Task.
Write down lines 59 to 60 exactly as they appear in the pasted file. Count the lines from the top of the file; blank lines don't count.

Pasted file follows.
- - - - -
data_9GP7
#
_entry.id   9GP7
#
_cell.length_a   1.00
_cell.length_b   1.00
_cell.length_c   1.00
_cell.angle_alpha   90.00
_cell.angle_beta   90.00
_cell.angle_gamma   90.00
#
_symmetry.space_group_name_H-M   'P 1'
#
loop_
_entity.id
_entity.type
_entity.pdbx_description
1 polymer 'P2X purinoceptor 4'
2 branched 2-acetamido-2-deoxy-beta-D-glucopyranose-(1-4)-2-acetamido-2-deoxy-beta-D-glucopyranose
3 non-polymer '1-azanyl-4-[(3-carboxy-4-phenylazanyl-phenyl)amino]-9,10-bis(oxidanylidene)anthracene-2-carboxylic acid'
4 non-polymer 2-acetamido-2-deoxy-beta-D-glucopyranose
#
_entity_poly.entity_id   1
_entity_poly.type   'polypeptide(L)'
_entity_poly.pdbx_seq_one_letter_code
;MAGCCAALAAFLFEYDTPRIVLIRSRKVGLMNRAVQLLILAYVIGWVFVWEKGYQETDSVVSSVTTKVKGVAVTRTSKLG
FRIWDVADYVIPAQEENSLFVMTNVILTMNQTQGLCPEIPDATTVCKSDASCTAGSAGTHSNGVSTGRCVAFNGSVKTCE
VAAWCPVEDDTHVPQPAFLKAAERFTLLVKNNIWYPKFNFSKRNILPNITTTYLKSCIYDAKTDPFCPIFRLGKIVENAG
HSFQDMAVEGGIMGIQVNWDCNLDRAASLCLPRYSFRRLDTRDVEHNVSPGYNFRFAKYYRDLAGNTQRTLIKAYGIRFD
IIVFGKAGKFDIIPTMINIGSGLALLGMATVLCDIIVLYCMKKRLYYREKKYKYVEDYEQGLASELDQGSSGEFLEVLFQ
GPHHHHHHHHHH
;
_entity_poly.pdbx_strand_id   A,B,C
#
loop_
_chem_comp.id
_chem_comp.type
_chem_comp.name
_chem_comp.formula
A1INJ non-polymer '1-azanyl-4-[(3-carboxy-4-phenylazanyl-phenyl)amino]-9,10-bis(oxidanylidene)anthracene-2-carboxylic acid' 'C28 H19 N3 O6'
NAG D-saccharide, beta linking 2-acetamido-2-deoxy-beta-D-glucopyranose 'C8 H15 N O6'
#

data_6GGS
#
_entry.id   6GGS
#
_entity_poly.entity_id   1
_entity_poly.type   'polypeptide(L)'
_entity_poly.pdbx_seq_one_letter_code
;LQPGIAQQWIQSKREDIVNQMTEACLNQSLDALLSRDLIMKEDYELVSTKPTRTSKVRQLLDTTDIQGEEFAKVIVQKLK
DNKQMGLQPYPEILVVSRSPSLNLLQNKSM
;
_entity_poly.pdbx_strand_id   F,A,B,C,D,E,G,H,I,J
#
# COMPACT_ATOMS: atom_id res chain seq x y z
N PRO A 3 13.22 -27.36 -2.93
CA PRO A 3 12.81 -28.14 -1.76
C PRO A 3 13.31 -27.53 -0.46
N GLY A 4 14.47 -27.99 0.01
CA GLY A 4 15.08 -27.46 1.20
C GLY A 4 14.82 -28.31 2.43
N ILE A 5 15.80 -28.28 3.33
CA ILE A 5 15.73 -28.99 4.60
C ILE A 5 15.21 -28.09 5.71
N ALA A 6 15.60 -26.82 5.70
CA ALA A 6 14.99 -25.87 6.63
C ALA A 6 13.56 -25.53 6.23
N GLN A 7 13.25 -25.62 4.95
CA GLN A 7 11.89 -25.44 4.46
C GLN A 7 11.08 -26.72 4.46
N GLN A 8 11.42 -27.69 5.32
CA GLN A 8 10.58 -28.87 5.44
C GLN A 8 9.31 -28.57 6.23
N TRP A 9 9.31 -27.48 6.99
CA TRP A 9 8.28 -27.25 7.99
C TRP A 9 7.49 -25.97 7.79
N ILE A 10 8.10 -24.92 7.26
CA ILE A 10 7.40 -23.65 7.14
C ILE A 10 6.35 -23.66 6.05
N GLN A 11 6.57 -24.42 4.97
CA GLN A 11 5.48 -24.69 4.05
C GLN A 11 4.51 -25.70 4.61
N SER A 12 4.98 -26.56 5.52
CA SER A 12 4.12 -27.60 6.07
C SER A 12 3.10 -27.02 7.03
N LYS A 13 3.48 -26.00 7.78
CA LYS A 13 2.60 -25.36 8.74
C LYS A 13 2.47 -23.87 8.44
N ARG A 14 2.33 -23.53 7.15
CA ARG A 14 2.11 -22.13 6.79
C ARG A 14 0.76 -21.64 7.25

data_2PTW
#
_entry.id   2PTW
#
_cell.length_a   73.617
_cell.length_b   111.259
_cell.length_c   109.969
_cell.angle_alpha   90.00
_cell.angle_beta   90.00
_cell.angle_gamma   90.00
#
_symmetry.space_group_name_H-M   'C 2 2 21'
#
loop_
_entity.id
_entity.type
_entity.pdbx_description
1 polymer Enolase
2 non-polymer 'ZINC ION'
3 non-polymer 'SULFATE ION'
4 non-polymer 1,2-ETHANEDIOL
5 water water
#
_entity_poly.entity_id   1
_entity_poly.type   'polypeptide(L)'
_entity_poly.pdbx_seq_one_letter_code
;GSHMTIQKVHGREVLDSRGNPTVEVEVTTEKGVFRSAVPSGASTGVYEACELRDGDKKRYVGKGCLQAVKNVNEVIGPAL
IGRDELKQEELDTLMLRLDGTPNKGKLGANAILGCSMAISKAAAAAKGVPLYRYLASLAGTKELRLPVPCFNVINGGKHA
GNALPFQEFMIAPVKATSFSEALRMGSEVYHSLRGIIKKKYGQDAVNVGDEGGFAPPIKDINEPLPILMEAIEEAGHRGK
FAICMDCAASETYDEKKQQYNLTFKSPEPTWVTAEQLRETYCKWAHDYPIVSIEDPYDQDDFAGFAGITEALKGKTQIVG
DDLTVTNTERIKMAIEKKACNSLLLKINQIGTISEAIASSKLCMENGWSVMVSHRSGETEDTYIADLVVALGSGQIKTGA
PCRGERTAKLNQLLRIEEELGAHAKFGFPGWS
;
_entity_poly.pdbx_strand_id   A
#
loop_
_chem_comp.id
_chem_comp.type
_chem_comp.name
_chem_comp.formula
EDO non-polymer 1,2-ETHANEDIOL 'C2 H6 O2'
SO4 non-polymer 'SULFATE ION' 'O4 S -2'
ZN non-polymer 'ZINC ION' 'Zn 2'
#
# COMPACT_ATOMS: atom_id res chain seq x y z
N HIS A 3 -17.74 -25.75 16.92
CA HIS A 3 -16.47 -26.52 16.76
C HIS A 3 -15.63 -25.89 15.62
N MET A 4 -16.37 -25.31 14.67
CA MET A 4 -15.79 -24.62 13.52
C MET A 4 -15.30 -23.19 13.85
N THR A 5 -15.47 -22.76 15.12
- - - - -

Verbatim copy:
N GLY A 4 14.47 -27.99 0.01
CA GLY A 4 15.08 -27.46 1.20